If I knew fifty years ago what I know now, I would have urged my husband, Derrill, to keep his college trombone and find a group to play with. But the expediencies of food and shelter and a growing family create different priorities when you're young.
We always had music in our home, though. Derrill's college trombone was sold to buy a marimba, and that was sold to buy a string bass that we toted with us through several moves. We found a friend who played guitar, and for a couple of decades we spent many family evenings singing folk songs.
|Derrill playing in the Peach Days Concert|
I know Derrill would like to have been able to play jazz trombone. He has a great ear and a real appreciation for the art form. After he got the Bach trombone he took lessons and spent lots of time woodshedding out in his shop.
He played this horn in the Skagit Concert Band in Mt. Vernon, Washington and for a short time in the Symphony of the Canyons here in Kanab, Utah. But he was frustrated with his inability to pick up where he had left off over fifty years ago.
There was the timing problem, too. As we push on through the middle seventies, we realize we haven't time to learn things that are going to take years of dedication. Life becomes a matter of choices.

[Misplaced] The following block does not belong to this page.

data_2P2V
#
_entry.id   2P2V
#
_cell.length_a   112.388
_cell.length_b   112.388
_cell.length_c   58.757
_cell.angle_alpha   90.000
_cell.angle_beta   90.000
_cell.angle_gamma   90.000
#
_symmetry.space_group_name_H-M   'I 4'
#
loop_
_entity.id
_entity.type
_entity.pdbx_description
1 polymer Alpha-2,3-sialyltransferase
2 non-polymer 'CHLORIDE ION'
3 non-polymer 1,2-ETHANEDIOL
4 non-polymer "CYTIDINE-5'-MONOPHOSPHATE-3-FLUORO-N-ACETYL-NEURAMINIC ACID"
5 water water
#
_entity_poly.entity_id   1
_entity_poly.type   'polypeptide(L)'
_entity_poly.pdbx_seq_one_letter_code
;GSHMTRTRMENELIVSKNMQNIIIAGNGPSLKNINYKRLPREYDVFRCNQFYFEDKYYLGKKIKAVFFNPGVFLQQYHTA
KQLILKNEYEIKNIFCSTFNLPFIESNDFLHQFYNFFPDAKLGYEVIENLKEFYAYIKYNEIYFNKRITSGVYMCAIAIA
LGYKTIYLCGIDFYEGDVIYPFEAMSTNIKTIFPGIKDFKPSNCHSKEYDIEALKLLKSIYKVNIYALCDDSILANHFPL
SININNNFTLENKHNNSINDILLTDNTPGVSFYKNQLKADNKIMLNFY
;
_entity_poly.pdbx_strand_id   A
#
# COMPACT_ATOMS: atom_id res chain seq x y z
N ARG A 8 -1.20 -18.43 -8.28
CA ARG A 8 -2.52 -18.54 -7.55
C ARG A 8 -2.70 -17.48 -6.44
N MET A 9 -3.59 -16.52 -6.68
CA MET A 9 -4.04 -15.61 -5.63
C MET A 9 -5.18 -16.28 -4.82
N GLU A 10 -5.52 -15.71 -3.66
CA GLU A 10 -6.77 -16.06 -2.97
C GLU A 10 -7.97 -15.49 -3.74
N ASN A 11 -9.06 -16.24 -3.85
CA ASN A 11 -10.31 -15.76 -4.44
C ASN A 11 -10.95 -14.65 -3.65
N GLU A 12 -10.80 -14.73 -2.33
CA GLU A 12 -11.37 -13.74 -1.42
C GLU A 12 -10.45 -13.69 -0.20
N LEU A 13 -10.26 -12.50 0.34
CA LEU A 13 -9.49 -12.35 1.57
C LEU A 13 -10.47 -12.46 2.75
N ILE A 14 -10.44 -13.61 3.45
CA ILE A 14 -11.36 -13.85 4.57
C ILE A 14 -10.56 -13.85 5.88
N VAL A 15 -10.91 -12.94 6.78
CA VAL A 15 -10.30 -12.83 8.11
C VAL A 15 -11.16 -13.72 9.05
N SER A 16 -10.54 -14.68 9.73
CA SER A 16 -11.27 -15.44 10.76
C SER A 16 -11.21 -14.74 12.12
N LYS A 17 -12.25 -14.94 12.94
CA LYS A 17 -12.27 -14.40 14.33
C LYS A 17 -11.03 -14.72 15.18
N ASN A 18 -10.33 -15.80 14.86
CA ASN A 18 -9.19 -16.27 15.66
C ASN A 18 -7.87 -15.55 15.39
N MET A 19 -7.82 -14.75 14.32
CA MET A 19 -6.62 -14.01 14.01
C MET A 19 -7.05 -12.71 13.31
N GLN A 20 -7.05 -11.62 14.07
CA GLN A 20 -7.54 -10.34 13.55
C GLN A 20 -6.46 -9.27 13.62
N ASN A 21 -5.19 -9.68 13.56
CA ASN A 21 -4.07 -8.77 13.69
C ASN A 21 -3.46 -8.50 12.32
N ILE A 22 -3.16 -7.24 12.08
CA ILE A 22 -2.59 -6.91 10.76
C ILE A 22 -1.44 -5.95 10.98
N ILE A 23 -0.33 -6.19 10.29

In light of that fact, Derrill figured he didn't have time left on this earth to learn to do the Bach horn justice, so he decided to sell it. He is not trombone-less, as he has another horn that is easier for him to play. Still, advertising the Bach Stradivarius was hard for him to do.
Mike Hettwer, a man in Oregon, bought the horn for his son, Matt, who was studying for his master's degree at California State University at Long Beach. Derrill boxed it up and sent it off, and months later got an email from Mike:
|Matt Hettwer, left, winner of competition.|
What a pleasing message. Thank you. We send our congratulations to your son. It was a great horn to own, but far better that it be in the hands of such a talented musician.
Mike's wife Kami wrote back, saying:
Matt's prize is an Edwards trombone, but he says he will continue to use the Bach exclusively.
sent a link to a newspaper article about Matt's win.
So there you have it. Not only is the Carl Fontana Jazz Trombone competition a very big deal, but you can see from the newspaper article that Matt Hettwer is a dedicated jazz trombonist.
So what is the tender mercy? It's a little hard to explain, but here you have a man, a septuagenarian, who now has the time to practice that he didn't have as a young father trying to provide for his family. He's able to buy a nice horn, but in the meantime his body has betrayed him.Seeing the music is harder and remembering the quick passages is trickier, and his arm doesn't work like it used to.
So when he finally realizes that's one dream that's not going to be realized, he sells his nice trombone. He packs it up and sends it off and figures that's the end of it.
But it's not. He finds out that this horn that he spent hours and hours practicing on is now in the hands of a dedicated musician, one who loves jazz and is mastering the craft. One who's won a prestigious award. With Derrill's Bach trombone.
So, though Derrill hasn't yet gained facility as a jazz trombonist (I still hear him out in the shop playing along with Louis Armstrong CDs), his favorite horn is playing lots of jazz. There's a lot to smile about, there.